An analysis of data from the 2000 British National Survey of Sexual Attitudes and Lifestyles (Natasal), found an overall circumcision rate of 15.8% with no statistically significant difference in cumulative STI incidence by circumcision status [34]. Although the British population has relatively low rates of circumcision, and the United States has moderately high rates, the British population’s circumcision rates likewise differ by ethnicity and country of origin. However, the associations were opposite those seen in the United States, with ethnic minority men in Britain more likely to report circumcision, as were men born outside the country. Considering “developed” countries as monolithic in terms of the role of circumcision in STI and HIV risk may be misleading. Nonetheless, there are similarities in sanitary conditions and relative access to healthcare.

Differences in the various study findings may be due to uncontrolled confounding by religion [35,36], hygiene practices, restrictive social rules limiting partners outside of marriage, or differences in sexual practices and risk behaviors [7,37,38], rather than circumcision, per se. Basic health and sanitation conditions, as well as access to healthcare in the United States, are generally better and more comprehensive than in many African nations, which can greatly influence the role of circumcision, or lack thereof, in HIV transmission.

In our study, while there were differences in the method of circumcision reporting between cases and controls, and differences in the rates of available circumcision status, no differences in demographics were seen after adjustment for participation location. Site-specific history-taking practices, and differences in clinical report forms account for reporting differences, not biases, with respect to patient characteristics. Some reporting bias could be present due to differences in clinician versus self-report data, although the direction of the bias is unclear [39]. The rates of circumcision found among the cases (85%) and controls (81%) are quite similar to the rates reported by the Centers for Disease Control and Prevention [26].

As discrepant evidence regarding the role of male circumcision in HIV/STI transmission has surfaced and societal perceptions of circumcision have changed, the policy of the American Academy of Pediatrics (AAP) regarding routine neonatal circumcision in the United States was reassessed. In 1999, the AAP Task Force on Circumcision issued a policy statement recognizing the existing scientific evidence demonstrating medical benefits of neonatal circumcision, and yet concluded that the data remain insufficient to recommend routine neonatal circumcision; thus leaving the decision up to parents with the guidance of their pediatrician.[20]

This study adds weight to the evidence that lack of circumcision is not a risk factor for HIV in the general population of a developed country. Although known HIV risk factors such as inconsistent condom use, history of STI, multiple partners, and anal sex were found to be associated with HIV in this military population, there was no significant association with male circumcision. Randomized clinical trials currently underway should shed more light on this pressing topic.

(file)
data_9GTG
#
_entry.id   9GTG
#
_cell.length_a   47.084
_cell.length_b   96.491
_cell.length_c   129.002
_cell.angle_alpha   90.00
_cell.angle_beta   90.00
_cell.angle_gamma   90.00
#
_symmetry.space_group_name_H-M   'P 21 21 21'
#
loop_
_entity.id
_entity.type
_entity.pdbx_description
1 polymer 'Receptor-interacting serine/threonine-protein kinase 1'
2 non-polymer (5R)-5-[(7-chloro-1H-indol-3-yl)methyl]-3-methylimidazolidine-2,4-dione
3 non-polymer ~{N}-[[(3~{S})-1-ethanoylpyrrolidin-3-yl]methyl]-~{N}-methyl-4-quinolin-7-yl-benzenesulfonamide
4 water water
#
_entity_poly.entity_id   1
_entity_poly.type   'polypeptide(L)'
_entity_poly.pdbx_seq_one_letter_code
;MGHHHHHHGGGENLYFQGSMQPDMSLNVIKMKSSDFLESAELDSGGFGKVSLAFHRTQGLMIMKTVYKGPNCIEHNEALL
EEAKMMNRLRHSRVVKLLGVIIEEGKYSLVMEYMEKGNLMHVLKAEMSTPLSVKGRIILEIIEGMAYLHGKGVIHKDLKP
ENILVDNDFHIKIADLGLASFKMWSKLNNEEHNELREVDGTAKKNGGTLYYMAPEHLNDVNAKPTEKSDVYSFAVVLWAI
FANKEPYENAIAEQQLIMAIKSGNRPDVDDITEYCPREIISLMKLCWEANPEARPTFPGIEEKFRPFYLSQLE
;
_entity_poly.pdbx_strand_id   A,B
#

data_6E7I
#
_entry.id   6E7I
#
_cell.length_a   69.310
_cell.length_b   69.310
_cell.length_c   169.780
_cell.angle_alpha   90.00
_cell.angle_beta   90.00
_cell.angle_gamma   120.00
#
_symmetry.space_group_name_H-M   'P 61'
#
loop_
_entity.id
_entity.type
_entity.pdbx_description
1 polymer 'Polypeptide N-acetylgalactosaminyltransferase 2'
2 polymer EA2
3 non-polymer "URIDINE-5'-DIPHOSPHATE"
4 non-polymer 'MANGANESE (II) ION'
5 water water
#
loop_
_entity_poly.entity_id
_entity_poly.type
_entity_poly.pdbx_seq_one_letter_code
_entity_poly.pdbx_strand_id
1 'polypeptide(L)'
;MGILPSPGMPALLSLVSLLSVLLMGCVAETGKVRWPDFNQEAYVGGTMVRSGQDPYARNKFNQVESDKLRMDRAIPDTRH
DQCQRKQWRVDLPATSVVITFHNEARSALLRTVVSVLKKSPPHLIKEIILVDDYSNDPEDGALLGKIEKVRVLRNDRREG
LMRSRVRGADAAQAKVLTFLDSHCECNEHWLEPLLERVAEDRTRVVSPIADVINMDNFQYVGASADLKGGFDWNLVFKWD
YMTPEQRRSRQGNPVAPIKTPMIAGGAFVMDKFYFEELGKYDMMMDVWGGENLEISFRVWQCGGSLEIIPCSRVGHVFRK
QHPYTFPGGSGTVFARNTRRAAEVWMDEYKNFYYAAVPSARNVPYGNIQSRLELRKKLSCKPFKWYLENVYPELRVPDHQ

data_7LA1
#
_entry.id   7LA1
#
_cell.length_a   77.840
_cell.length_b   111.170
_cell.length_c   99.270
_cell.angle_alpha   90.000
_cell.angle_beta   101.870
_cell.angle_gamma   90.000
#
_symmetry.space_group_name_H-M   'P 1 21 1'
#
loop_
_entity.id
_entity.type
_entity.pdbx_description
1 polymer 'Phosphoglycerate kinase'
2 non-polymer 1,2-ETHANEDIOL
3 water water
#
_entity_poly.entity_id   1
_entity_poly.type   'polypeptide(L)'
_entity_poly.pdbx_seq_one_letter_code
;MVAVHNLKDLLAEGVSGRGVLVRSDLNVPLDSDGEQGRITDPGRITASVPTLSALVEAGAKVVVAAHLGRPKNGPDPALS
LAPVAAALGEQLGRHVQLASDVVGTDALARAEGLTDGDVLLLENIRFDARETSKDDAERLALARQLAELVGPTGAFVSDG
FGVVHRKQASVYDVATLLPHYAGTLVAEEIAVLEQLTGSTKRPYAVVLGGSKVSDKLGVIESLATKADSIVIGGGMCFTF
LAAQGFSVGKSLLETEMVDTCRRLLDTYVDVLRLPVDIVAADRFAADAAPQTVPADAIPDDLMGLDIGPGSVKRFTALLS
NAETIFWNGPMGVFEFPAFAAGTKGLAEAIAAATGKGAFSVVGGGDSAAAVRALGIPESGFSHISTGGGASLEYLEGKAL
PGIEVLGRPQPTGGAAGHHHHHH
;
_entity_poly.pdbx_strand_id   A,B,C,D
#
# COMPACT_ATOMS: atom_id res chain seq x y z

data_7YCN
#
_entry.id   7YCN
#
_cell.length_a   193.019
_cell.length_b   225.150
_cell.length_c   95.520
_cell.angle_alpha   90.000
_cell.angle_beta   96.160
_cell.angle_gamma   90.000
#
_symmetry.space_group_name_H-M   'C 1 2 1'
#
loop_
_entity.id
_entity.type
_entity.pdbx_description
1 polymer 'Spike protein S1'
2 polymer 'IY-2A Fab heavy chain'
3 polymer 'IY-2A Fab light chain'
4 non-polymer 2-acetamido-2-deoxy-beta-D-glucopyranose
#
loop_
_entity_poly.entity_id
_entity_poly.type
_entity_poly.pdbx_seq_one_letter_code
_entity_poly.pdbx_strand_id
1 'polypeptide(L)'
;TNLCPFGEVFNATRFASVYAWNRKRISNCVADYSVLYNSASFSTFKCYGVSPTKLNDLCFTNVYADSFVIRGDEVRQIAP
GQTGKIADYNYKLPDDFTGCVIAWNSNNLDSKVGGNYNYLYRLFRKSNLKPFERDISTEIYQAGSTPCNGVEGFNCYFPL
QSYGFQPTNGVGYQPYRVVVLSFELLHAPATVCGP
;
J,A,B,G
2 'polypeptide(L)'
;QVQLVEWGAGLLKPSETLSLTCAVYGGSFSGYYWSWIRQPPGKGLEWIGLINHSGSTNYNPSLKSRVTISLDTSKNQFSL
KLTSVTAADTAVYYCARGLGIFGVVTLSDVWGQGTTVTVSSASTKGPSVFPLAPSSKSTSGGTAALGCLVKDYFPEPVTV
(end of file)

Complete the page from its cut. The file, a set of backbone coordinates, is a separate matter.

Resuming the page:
References

1. Weiss HA, Quigley MA, Hayes RJ. Male circumcision and risk of HIV infection in sub-Saharan Africa: a systematic review and meta-analysis. AIDS 2000; 14:2361–2370.

2. Cameron DW, Simonsen JN, D'Costa LJ, et al. Female to male transmission of human immunodeficiency virus type 1: risk factors for seroconversion in men. Lancet 1989; 2:403–407.

3. Auvert B, Buve A, Lagarde E, et al. Male circumcision and HIV infection in four cities in sub-Saharan Africa. AIDS 2001;15(suppl 4):S31–S40.

4. Quinn TC, Wawer MJ, Sewankambo N, et al. Viral load and heterosexual transmission of human immunodeficiency virus type 1. Rakai Project Study Group N Engl J Med 2000; 342:921–929.

5. Halperin DT, Bailey RC. Male circumcision and HIV infection: 10 years and counting. Lancet 1999; 354:1813–1815.

6. Bailey RC, Plummer FA, Moses S. Male circumcision and HIV prevention: current knowledge and future research directions. Lancet Infect Dis 2001; 1:223–231.

7. Moses S, Bailey RC, Ronald AR. Male circumcision: assessment of health benefits and risks. Sex Transm Infect 1998; 74:368–373.

8. Simonsen JN, Cameron DW, Gakinya MN, et al. Human immunodeficiency virus infection among men with sexually transmitted diseases: experience from a center in Africa. N Engl J Med 1988; 319:274–278.

9. Nasio JM, Nagelkerke NJ, Mwatha A, Moses S, Ndinya-Achola JO, Plummer FA. Genital ulcer disease among STD clinic attenders in Nairobi: association with HIV-1 and circumcision status. Int J STD AIDS 1996; 7:410–414.

10. Newell J, Senkoro K, Mosha F, et al. A population-based study of syphilis and sexually transmitted disease syndromes in north-western Tanzania. 2. Risk factors and health seeking behaviour. Genitourin Med 1993; 69:421–426.

11. Parker S, Stewart A, Wren M, Gollow M, Straton J. Circumcision and sexually transmissible disease. Med J Aust. 1983; 2:288–290.

12. Diseker RA, III, Peterman TA, Kamb ML, et al. Circumcision and STD in the United States: cross sectional and cohort analyses. Sex Transm Infect 2000; 76:474–479.

13. Cook LS, Koutsky LA, Holmes KK. Circumcision and sexually transmitted diseases. Am J Public Health 1994; 84:197–201.